When Halevi, who now runs a website called “From Monogamy to Open Relationships,” began to analyze the responses, she realized that what people were reflecting was “a shakeup of the most basic world order. If it’s possible to question something as axiomatic as monogamy - where does that leave us? If you can cast doubt even on that, you can cast doubt on anything, and then how do we know what’s right, what’s wrong, where the boundaries are, how we're supposed behave in a world like that.

“Polyamory really is shaking up things, because it allows you to take apart everything that used to be included in a single package - to separate sex from parenthood, parenthood from partner relationships, one woman can have two children by two men and be in a relationship with a third man. For the government and the bureaucracy, that’s problematic. My husband, for example, was offered a new job that required relocating, and then the company heard about me and began to ask - What does that mean? Who else will be traveling with you? Who's going to require health insurance? Emigration based on which relationship? Monogamy is convenient for the bureaucracy and provides a wrapping of security, but it also destroys the relationship. Many people either cheat or feel that they’re missing out on something.”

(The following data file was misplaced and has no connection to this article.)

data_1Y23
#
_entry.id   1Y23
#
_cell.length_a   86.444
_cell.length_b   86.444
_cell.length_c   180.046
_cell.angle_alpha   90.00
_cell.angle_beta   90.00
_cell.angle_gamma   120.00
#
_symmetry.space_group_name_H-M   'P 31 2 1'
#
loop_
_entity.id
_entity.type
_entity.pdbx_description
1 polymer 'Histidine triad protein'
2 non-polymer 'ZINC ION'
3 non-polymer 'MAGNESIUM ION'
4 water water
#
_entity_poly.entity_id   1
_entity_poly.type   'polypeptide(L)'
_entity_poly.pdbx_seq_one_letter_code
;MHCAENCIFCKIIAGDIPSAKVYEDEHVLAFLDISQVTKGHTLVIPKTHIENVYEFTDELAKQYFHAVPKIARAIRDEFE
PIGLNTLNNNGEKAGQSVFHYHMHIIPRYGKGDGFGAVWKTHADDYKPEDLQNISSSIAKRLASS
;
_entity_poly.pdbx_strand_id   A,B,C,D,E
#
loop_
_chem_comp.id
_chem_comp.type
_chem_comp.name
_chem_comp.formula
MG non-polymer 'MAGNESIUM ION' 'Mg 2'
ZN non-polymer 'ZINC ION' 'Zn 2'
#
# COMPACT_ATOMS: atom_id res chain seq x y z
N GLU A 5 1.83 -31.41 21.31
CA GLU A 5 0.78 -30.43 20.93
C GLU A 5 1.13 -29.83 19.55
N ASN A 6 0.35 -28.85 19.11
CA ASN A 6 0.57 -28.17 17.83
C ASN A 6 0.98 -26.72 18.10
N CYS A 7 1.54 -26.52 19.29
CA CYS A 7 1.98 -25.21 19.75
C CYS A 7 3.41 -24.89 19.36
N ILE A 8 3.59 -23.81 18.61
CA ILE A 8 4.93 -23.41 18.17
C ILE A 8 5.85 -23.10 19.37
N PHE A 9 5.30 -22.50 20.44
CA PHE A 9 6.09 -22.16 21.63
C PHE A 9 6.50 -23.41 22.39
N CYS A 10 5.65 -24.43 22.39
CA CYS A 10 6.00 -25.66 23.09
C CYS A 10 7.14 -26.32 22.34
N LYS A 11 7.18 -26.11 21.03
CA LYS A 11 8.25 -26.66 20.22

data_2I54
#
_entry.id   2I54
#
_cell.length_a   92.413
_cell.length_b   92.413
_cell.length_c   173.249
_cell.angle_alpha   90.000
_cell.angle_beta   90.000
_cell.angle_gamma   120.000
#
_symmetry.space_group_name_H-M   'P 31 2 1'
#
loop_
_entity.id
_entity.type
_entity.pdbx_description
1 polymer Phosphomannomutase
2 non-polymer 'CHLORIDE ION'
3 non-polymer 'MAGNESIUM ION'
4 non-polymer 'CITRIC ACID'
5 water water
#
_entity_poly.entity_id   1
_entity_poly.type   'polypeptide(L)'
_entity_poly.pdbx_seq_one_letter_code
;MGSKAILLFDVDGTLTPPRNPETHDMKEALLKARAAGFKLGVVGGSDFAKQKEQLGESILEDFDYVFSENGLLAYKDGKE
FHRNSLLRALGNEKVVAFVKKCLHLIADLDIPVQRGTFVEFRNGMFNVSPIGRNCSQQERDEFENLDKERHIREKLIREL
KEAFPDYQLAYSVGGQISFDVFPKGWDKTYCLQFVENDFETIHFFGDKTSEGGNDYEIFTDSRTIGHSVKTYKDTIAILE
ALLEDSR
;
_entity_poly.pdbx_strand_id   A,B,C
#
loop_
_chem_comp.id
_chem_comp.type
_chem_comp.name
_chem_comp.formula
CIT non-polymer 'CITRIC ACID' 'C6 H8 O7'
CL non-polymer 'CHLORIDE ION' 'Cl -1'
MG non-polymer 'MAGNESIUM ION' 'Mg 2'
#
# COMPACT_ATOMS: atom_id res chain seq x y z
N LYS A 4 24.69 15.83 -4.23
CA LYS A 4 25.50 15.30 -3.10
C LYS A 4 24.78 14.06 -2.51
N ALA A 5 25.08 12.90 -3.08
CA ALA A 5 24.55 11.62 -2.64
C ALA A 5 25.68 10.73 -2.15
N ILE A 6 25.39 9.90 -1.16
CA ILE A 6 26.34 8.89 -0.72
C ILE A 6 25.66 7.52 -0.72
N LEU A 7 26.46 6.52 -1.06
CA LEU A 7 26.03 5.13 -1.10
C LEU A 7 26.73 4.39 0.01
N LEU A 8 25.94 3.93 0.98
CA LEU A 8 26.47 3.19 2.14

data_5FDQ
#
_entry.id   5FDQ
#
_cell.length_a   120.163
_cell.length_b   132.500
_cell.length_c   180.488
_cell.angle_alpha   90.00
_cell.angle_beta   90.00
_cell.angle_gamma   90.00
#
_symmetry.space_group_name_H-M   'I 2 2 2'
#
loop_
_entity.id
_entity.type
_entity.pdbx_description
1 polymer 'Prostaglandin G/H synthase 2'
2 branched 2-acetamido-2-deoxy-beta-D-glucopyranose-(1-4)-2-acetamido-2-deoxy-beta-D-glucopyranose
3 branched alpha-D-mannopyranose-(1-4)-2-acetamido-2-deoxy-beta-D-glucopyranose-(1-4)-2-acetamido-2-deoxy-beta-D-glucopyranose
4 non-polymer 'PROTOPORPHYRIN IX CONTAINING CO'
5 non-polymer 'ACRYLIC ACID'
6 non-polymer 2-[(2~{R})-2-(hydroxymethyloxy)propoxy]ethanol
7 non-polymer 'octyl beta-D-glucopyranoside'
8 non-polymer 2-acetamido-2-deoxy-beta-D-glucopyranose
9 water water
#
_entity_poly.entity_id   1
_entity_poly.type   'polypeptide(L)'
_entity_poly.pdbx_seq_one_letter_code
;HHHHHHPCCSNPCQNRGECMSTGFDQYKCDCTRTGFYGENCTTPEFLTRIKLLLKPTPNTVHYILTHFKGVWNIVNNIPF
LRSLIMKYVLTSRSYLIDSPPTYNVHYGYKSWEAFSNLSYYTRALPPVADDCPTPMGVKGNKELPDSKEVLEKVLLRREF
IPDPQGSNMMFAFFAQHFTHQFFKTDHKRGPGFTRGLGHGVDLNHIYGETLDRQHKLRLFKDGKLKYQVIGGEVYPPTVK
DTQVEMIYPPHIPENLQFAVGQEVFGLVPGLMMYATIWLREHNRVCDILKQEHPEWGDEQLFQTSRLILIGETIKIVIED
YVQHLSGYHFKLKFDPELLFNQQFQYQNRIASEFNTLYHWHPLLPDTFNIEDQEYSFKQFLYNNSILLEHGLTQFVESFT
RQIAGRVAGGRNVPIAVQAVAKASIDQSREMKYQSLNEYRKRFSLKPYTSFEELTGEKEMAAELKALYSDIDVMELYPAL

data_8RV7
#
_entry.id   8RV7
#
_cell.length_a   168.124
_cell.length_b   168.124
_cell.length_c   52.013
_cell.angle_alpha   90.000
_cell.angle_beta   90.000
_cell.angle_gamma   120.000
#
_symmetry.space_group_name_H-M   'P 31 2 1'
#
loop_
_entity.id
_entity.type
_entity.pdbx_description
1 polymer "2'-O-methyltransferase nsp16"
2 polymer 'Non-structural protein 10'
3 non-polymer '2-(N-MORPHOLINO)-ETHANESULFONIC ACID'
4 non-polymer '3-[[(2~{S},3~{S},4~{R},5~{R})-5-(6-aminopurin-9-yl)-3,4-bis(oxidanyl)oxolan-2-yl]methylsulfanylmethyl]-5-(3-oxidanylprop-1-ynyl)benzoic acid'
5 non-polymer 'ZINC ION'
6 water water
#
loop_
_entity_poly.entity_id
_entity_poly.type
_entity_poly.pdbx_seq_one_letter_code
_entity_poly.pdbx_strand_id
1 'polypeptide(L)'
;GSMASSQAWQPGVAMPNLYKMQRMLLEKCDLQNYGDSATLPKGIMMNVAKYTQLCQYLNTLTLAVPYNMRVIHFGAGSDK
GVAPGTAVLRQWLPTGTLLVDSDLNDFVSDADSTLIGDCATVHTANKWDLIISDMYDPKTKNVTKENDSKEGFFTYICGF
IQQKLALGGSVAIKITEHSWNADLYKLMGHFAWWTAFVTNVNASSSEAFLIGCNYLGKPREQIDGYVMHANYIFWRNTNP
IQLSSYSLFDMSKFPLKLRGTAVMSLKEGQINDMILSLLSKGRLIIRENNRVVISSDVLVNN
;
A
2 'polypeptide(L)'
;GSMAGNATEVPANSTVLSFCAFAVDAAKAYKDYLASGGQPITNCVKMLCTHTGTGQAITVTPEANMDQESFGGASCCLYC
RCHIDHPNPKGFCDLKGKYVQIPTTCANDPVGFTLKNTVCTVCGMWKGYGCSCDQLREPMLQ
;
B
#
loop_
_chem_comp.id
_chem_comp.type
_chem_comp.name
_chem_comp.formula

Autonomy and freedom

Halevi immigrated to Israel at the age of 7, settling in Jerusalem. “A good Russian girl who played piano and violin and studied music in high school. I always was very mainstream until recently. When I grew up I became a tour guide.”

Let’s define "polyamory" - a relationship based on love with more than one partner. But to be frank, we’re actually talking about sex.

“You don’t have to downplay the importance of sex - it’s a central part of our lives - but it’s also about autonomy, about my freedom. I can be myself without hiding my fantasies and urges and loves. Everywhere we wear masks and feel guilt and shame. The fact that I can talk about everything and don’t have to keep secrets is priceless.”